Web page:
By Kate Springer
True North Granola sells tasty granola and snack mixes, but what is granola? Merriam-Webster’s definition is “a mixture typically of rolled oats and various added ingredients (such as brown sugar, raisins, coconut, and nuts) that is eaten especially for breakfast or as a snack.” This might seem like a simple explanation, but granola is so much more.
History of Granola
According to the article “Who Made That Granola?” in 1863, Dr. James Caleb Jackson crumbled graham flour and baked it, calling it Jackson’s granula. Soon after, Dr. John Harvey Kellogg, of Kellogg’s cereal fame, made a mixture called granula, comprised of oatmeal, wheat flour and cornmeal. After Jackson sued, the name of Kellogg’s mixture was changed to granola. By 1899, he was selling about four tons of granola a month.
Granola fell off the map until the late 1960s, when Layton Gentry came up with the recipe for modern granola. After he sold the rights to his granola recipe, granola became a large business. Heartland Natural Cereal, the first mass-market granola, came out in 1972. Since then, the granola-making industry has gotten bigger and bigger.
Granola and Vermont
Vermont is known for granola, so much so that it has been described as the “crunchy granola” state. Vermont has long been a haven for healthy living and clean eating, so it’s no surprise that granola is a mainstay in many Vermonter’s diets. The large influx of hippies to the state in the ‘60s most likely also played a role in solidifying granola’s place as a Vermont staple.
The Green Mountain State is also known for its environmental efforts, local eating movements and co-ops. Co-ops have been a staple in Vermont communities for years, known for their mission of supporting local farmers and producers, and providing healthy and organic foods with less packaging (think bulk foods). Their popularity has steadily increased since the 1930s, due to attitudes about the economy, politics and organic food movements.
The Granola Market Today
There are vast differences in granolas on the market. Some granolas are mass-produced, and contain many artificial, filler ingredients, such as corn puffs and high fructose corn syrup. These tend to lack health benefits and taste unnatural. To put some numbers on just how big the market is, a 52-week survey, which ended in January 2017, was conducted to find out the leading granola and granola bar brands in the United States. It found that Nature Valley accounted for 23.4% of sales, followed by Nature Valley Sweet & Salty Nut at 15.6%, followed by Quaker Chewy, which had 14.4%. These two companies have over half of the market share.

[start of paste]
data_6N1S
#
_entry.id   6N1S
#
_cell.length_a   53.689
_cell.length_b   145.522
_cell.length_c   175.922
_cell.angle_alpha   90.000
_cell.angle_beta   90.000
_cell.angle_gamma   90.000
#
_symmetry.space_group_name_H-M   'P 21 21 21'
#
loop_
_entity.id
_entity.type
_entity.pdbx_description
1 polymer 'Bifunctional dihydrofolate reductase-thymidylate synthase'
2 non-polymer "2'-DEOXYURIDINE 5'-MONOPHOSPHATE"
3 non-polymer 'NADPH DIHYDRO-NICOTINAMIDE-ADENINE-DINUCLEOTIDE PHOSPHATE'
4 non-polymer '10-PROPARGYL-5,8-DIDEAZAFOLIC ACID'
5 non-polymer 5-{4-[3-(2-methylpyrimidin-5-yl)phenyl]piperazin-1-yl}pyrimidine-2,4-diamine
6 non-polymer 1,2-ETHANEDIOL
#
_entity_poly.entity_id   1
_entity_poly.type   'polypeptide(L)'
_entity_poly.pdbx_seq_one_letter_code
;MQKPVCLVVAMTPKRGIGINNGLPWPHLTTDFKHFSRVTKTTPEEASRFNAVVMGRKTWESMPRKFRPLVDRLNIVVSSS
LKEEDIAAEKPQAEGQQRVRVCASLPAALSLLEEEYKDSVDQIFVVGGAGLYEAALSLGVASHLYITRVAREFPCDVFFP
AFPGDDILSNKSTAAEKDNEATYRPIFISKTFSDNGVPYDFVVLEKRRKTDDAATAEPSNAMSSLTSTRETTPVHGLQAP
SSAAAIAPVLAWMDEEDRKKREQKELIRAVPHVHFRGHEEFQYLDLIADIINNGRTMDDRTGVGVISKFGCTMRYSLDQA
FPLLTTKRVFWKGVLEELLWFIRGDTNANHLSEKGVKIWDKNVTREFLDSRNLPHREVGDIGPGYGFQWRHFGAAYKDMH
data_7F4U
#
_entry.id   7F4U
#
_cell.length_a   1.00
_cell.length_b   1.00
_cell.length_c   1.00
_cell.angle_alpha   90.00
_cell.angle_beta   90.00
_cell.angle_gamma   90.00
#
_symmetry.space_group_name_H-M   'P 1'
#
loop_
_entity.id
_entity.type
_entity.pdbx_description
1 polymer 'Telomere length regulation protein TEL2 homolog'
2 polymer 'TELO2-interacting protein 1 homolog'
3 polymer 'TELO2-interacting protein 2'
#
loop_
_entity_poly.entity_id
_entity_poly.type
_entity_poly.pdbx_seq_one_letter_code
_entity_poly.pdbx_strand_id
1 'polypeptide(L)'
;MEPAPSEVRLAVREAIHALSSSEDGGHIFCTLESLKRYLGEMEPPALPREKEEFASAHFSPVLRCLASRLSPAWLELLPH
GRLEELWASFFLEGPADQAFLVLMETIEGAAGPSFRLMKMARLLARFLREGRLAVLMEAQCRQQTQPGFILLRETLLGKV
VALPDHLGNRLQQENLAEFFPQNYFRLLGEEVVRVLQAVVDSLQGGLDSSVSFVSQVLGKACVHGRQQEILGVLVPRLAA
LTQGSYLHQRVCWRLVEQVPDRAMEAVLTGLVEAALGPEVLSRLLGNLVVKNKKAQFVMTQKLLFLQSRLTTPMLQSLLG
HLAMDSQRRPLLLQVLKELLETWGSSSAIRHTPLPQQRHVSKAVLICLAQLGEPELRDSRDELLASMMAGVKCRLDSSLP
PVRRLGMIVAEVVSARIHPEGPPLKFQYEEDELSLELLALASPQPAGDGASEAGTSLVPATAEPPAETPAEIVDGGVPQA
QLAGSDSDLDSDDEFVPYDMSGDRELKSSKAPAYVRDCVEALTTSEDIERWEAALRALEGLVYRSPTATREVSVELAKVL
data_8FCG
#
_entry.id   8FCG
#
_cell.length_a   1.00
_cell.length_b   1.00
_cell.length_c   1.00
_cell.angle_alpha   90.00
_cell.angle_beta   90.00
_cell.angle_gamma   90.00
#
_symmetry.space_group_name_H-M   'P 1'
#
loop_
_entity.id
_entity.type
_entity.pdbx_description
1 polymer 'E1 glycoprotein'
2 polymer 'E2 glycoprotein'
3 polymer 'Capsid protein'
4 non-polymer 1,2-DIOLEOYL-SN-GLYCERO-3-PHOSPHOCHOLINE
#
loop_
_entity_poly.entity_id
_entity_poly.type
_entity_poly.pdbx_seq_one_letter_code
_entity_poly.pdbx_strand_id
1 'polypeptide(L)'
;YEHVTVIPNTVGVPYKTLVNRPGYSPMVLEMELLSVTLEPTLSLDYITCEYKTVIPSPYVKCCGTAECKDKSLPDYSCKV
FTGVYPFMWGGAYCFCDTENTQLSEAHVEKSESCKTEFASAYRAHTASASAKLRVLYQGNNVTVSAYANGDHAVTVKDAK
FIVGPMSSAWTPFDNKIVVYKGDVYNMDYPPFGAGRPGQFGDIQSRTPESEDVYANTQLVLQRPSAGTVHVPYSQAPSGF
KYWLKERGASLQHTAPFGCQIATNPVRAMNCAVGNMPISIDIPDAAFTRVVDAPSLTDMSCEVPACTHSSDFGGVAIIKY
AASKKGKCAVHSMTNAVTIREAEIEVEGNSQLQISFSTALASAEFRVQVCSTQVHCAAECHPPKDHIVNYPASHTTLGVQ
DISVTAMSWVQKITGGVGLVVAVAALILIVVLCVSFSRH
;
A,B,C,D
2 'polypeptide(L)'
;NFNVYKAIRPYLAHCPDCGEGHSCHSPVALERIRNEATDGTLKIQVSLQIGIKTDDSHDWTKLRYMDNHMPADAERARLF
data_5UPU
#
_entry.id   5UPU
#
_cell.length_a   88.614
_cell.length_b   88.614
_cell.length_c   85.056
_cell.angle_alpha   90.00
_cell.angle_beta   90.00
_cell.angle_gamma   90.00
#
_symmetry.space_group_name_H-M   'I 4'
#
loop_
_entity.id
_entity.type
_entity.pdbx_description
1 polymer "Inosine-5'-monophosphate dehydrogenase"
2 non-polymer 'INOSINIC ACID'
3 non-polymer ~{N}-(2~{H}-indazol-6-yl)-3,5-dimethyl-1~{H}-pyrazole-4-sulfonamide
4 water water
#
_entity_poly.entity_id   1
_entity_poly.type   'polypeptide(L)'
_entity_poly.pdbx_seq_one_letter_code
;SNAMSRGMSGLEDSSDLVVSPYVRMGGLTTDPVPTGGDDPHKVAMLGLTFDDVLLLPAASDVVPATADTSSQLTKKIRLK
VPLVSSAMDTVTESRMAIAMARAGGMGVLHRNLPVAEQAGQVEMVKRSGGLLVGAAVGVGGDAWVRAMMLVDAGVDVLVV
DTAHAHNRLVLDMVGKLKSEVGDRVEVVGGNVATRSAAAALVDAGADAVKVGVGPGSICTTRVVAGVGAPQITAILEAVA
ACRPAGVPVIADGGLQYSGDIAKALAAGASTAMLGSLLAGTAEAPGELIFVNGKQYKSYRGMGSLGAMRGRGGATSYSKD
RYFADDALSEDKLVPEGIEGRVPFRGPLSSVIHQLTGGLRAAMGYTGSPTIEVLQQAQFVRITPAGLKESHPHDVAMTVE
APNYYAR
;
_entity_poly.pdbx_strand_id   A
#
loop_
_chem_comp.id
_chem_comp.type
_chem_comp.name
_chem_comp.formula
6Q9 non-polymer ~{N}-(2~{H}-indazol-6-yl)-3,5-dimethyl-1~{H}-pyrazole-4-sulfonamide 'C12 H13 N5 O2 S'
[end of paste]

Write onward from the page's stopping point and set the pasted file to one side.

Other companies, however, produce hand-crafted granola. True North Granola is an example. Our products use natural and organic high-quality ingredients, and include whole grain oats, seeds, nuts and dried fruits, as well as other tasty mix-ins. The primary added sweetener is a minimal amount of Vermont maple syrup. As a specialty granola company, we fill a niche market for flavorful homemade granola and offer a variety of options, such as:
True North Granola’s Role
We are proud to carry on Vermont’s granola tradition of producing some of the best granolas in the world, while working with local co-ops to provide products in bulk. Each batch is lovingly made in Brattleboro, Vermont, assembled by hand and baked to a crunchy perfection. No mass-produced granola here! Unlike other companies, we currently offer 12 varieties of granola, in flavors such as chocolate granola and ginger granola. In addition, we offer low carb granola, low sugar granola and grain free granola options to accommodate a range of dietary needs. Our customers tell us, over and over, that “This is the best granola I’ve ever had.”
Granola’s definition has changed over time, but it remains a popular, delicious food. Try True North Granola and see for yourself.